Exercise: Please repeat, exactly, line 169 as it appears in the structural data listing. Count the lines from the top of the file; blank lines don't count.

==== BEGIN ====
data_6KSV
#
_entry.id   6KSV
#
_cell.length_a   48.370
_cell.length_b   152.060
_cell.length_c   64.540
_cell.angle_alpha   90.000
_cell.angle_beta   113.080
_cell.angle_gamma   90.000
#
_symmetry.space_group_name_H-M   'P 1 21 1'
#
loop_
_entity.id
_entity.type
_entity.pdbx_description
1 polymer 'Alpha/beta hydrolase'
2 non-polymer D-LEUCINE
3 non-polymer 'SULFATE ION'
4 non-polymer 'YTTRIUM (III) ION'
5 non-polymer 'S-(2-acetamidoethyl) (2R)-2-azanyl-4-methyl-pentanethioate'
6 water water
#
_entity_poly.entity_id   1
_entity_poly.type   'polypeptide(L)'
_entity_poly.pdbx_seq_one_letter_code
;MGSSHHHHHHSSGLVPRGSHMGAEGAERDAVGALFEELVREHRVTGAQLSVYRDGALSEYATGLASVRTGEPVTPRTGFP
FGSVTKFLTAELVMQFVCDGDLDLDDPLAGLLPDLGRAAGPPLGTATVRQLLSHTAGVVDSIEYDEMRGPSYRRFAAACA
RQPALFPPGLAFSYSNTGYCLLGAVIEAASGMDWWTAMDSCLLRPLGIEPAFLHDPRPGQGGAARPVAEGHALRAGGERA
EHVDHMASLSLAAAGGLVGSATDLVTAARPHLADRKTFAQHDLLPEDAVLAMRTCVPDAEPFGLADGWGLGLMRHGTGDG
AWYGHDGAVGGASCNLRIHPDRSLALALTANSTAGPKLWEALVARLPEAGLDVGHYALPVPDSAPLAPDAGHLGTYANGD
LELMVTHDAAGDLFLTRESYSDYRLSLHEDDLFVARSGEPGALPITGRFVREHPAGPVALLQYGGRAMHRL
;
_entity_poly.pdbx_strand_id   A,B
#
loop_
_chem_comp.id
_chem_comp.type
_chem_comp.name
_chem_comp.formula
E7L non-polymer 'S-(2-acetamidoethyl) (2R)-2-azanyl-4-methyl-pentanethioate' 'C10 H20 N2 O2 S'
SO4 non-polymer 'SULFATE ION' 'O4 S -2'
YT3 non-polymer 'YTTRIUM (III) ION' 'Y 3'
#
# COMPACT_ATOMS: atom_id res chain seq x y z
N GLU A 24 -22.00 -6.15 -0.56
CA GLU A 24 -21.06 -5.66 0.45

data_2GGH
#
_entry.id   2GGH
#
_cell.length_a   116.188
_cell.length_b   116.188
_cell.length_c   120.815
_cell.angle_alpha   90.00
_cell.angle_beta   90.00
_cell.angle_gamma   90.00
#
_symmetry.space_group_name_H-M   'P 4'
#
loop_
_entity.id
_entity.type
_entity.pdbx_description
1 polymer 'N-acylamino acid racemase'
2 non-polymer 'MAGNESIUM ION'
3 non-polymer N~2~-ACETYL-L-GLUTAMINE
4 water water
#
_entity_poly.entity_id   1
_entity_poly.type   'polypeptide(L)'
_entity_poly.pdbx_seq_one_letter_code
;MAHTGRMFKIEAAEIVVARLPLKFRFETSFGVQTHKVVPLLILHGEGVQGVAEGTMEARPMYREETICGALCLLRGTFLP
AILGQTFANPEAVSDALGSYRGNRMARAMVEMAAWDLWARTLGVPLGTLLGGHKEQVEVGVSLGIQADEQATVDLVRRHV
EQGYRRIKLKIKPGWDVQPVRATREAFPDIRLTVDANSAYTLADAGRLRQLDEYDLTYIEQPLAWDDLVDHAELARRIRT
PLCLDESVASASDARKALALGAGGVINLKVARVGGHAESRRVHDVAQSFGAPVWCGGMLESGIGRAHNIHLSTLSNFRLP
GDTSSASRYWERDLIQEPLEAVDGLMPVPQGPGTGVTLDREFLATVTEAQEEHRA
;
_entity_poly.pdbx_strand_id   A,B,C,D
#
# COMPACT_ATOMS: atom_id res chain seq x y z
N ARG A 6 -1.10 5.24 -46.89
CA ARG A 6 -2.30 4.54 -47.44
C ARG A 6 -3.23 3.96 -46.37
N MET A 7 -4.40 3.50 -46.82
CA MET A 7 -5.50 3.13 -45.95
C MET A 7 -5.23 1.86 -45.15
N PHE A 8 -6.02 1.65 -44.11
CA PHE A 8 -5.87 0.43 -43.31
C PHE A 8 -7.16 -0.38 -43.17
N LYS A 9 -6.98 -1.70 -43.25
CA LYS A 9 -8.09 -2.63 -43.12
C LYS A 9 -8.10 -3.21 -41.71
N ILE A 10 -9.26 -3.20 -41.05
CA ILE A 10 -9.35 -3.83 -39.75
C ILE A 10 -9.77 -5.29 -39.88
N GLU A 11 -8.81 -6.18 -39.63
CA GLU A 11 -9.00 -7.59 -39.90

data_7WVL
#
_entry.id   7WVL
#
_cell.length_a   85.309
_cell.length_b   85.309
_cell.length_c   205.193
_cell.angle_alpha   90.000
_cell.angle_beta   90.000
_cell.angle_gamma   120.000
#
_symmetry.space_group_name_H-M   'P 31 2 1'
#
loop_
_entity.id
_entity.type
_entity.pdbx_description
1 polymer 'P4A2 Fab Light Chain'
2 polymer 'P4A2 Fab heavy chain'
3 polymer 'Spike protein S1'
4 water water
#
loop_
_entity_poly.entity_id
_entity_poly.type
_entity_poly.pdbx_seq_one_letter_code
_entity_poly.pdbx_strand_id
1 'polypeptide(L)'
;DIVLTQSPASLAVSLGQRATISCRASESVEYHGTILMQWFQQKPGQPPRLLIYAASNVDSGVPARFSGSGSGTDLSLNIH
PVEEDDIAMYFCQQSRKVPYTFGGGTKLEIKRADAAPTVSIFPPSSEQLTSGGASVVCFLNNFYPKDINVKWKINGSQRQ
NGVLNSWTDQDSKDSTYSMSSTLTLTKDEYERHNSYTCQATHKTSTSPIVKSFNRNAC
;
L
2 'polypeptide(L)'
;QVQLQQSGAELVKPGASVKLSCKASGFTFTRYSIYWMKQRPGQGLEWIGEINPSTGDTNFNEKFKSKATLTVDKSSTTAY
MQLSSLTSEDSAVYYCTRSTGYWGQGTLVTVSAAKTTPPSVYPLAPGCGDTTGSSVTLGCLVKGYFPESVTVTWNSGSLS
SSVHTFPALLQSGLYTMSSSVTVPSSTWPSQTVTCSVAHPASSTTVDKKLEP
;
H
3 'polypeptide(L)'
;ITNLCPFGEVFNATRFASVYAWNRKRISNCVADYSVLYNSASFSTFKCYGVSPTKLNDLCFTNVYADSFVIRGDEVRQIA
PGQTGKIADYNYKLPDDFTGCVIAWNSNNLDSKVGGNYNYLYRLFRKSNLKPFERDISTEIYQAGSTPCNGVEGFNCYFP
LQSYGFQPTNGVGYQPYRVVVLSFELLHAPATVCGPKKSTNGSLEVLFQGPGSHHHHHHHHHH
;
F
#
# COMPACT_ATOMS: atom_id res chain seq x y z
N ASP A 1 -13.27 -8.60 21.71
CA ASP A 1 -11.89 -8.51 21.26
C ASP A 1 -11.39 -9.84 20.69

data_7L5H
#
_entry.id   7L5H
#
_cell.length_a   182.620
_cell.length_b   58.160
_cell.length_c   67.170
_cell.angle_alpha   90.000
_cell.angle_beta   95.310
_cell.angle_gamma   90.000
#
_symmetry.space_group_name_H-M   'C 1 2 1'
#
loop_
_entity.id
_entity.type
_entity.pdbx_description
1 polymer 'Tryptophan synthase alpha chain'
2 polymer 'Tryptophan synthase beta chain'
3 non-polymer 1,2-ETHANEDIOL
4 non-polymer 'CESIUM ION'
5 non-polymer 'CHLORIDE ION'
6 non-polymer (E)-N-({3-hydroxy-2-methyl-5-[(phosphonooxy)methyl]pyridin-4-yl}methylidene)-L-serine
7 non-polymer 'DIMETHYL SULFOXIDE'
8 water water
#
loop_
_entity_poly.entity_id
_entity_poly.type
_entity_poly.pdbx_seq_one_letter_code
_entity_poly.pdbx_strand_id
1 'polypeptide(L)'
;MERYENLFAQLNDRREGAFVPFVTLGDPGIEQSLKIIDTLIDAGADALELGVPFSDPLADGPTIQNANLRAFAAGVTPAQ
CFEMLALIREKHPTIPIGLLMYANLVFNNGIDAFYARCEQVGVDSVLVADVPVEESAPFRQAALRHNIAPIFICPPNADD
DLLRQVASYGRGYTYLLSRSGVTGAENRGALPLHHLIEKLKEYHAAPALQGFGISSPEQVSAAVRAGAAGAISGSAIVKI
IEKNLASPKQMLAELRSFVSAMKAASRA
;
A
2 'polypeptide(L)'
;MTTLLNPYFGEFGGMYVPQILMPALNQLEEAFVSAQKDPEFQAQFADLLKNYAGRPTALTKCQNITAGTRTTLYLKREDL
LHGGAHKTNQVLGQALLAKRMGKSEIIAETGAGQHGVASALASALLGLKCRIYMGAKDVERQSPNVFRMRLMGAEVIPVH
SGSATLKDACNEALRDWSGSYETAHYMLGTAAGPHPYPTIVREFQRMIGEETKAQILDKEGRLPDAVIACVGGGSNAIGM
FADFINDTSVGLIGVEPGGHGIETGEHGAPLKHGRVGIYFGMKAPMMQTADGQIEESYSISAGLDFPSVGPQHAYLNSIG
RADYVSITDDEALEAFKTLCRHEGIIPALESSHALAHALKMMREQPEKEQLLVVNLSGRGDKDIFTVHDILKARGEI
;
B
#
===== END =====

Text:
3 non-polymer 1,2-ETHANEDIOL